Chickening Out in the City of Light
It seems that the love of Paris hasn’t waned in spite of ‘the current economic climate.’ (I’m getting bored to tears using this phrase! When will this ‘current economic climate’ become no longer current?)
The signs are in the fact that Americans are still traveling to France, still happy to rent furnished vacation apartments and still interested in owning their own little “pied-à-terre” to call home when they are here. Those that still have “La Maladie” (or “the bug,” as I call it), even if their pocketbooks have lost a bit of weight, are finding ways of fulfilling their dreams by seeking out small, inexpensive corners in the neighborhoods they’ve come to know and love in the City of Light.
Our number one property search consultant, who we affectionately call our “search engine” because she sees just about every apartment that comes on the market, came home from a long day of climbing stairs to “chambres de bonnes” (maids’ quarters up in the eaves), with a story that beat them all. As one can imagine, she’s seen just about everything over the years of visiting properties all over town, or at least thought she had, until this time. So much so, that she penned off a letter to her brother to describe the scene. Here it is for your amusement:
My Morning Report
by M.E. Gallagher
Okay, so as I said, I’m meeting this client to look at an apartment in a très edgy “quartier” of the 18th (as described by someone who lives in the semi-edgy 19th). And it’s fricking freezing and I’m waiting on this creepy corner, sneezing and snorting and coughing, and generally looking like an old…(I don’t even want to flatter myself).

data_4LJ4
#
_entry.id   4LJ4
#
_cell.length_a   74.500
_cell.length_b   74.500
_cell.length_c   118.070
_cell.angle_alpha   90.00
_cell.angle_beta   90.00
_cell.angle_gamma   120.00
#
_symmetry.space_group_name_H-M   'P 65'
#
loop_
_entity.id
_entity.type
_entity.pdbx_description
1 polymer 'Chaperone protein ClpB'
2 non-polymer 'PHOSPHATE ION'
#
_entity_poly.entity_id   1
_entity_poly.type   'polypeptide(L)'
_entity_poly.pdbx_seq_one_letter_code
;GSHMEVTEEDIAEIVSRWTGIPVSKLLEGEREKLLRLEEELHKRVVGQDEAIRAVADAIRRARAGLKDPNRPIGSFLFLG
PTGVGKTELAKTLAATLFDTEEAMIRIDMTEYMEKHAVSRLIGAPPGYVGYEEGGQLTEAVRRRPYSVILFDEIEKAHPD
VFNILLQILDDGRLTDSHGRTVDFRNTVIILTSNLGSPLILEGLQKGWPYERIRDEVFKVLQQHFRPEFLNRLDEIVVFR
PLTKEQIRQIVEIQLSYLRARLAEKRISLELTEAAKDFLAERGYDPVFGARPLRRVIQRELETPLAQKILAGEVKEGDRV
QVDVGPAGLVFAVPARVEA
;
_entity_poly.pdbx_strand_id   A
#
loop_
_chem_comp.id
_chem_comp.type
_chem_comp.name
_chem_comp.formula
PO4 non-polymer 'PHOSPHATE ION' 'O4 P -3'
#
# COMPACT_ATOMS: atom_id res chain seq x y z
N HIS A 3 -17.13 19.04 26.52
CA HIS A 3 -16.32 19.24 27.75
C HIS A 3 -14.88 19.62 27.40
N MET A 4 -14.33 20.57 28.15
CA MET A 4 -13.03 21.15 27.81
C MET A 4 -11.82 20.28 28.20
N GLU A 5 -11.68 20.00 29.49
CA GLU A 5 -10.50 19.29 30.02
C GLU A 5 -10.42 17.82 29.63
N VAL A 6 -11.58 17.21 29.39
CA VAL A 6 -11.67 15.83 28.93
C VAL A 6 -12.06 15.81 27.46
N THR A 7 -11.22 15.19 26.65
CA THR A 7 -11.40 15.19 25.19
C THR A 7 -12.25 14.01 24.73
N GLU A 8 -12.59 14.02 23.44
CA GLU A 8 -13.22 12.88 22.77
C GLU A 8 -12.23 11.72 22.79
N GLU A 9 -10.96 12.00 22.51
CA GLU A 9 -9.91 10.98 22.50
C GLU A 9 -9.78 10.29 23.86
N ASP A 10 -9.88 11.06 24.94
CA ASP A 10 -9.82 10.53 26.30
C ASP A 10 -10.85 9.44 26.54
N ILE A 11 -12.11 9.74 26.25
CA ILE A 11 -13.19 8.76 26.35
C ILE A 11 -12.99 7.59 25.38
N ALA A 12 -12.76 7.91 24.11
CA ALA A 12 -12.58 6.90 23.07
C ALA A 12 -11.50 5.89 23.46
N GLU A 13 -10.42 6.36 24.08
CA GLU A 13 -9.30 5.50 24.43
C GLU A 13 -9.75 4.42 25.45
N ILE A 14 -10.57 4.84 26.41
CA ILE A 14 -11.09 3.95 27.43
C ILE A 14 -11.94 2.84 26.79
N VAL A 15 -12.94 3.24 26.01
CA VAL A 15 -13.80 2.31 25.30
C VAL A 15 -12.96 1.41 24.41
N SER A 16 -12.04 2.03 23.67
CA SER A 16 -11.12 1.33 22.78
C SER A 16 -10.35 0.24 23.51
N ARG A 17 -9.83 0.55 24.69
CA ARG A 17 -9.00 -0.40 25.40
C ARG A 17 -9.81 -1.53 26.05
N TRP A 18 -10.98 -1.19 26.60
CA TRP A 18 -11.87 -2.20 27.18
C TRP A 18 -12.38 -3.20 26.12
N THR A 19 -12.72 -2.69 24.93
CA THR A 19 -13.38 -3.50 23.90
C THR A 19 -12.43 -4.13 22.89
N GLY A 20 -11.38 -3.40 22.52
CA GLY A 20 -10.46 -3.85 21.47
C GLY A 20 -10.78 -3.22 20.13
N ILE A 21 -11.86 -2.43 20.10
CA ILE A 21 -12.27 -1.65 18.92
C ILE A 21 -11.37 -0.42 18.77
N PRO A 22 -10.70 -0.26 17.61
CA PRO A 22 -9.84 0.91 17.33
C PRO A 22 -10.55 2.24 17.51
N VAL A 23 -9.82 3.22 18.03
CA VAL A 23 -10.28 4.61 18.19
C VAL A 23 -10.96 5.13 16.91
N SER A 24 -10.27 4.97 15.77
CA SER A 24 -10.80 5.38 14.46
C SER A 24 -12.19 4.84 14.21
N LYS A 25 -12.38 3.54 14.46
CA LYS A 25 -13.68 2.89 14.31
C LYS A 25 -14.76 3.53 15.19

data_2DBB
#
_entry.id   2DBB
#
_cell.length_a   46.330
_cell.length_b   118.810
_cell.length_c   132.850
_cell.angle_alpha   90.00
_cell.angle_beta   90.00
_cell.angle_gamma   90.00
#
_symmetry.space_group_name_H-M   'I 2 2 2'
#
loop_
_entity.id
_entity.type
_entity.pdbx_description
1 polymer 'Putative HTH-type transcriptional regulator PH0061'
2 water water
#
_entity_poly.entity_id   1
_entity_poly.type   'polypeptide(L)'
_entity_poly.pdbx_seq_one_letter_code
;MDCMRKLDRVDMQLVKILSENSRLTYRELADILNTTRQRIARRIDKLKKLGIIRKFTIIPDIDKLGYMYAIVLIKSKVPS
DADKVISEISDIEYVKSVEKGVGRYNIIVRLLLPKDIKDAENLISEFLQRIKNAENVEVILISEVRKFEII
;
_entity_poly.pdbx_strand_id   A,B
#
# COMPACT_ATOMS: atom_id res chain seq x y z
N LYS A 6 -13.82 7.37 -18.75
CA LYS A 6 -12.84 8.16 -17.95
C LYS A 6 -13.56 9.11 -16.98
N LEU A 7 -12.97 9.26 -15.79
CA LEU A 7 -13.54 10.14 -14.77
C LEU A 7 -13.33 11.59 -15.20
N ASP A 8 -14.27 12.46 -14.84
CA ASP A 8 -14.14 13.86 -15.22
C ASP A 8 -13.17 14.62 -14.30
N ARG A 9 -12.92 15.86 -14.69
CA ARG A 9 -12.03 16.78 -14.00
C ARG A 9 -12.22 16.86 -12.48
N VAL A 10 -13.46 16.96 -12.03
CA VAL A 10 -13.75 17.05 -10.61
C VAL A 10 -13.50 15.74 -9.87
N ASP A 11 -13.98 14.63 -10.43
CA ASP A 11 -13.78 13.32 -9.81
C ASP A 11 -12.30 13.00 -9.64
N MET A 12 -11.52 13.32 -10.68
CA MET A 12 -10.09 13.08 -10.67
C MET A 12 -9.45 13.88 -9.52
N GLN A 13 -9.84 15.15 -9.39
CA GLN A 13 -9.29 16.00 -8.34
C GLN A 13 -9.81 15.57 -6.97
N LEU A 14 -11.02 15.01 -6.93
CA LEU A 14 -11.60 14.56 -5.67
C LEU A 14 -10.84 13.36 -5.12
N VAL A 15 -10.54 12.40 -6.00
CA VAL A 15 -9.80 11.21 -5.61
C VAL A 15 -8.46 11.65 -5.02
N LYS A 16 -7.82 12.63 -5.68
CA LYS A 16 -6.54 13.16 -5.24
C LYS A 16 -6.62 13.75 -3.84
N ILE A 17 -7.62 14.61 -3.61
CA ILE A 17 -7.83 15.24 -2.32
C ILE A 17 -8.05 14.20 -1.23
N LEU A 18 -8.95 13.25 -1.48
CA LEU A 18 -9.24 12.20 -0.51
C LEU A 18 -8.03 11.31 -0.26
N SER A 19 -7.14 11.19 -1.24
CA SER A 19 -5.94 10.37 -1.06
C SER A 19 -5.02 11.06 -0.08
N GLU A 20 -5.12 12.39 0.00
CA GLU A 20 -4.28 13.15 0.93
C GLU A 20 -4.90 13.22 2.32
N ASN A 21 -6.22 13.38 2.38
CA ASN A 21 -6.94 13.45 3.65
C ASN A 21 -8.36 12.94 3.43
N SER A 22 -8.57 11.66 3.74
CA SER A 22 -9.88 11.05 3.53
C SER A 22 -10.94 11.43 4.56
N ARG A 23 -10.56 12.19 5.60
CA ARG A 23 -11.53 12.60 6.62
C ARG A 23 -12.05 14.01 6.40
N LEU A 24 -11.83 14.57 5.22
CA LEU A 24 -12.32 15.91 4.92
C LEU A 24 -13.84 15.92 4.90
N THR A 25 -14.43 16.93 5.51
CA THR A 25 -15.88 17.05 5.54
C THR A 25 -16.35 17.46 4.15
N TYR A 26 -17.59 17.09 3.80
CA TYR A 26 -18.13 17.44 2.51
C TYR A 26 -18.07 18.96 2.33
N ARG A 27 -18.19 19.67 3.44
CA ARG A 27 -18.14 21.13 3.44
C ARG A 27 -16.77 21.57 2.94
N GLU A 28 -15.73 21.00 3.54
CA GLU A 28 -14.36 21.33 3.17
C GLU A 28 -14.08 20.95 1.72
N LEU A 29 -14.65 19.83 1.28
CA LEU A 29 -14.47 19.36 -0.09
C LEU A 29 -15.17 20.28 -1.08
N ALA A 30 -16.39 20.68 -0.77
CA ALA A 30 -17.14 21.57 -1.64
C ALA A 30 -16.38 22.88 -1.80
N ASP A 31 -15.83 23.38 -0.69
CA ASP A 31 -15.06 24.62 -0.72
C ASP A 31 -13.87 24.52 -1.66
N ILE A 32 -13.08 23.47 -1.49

I wait 30 minutes (feels like days) for the broker. He arrives breathless, apologetic, but then realizes he has the w
rong key and leaves again. Meanwhile, I continue to call the client’s cell phone who is now 30 minutes late.
I finally reach him: “Sorry! On my way!” Another 15 minutes passes. I’m totally frozen. I call again. “Ha! Now, I’m really on my way!” My last call to him (only because I’m still waiting for the return of the broker), and the client says, “I’m lost, and I’m not coming anyway.”
The broker returns and we go up up up up up up up up up multi flights of stairs to the very top of the building. Something smells, but I’m not sure — could be my cold meds. Or my impending heart attack.
The broker can’t get the door open. I notice every window up the dank stairwell is open. Yes, there is a definite smell.
Now, the broker has given up fiddling with the key, and he’s kicking and pounding on the door, yelling.
Meanwhile, I realize that the dark corner beside the apartment door is not the “toilette de palier,” but an open closet piled high with furniture. And garbage. Real awful garbage. Then I look up.
Two skinned chicken carcasses are hanging from an ironing board suspended from a hook(??). The chicken parts are actively rotting. All very sculptural.
Just then, the broker crashes through the door, but I tell him I just don’t think the apartment will work for me. He looks very woebegone. “Is it the chickens?”
I say they don’t really add much to the overall ambiance, and he says “I’ve told the owner that, but the owner won’t remove them — they’re the tenant’s chickens, after all. Besides,” the broker says to me, “they’re not IN the apartment. Are you SURE you don’t want the place? The tenant will take the chickens with him when he moves out” (the broker supposes).
I hold my ground. Nope. Not for me.
We both take photos of the chickens (seemed like the thing to do) and he promises to call if he finds another property, that the next one will be “something real good.”
So, now I’m home, drinking cough syrup and thinking probably not…
The moral to the story?
Don’t ‘chicken out’ on any adventure, especially if it means having your own little “cuisse”* of Paris.
*chicken leg and thigh
A la prochaine…
Editor, Parler Paris
(Photo by Sara Plum)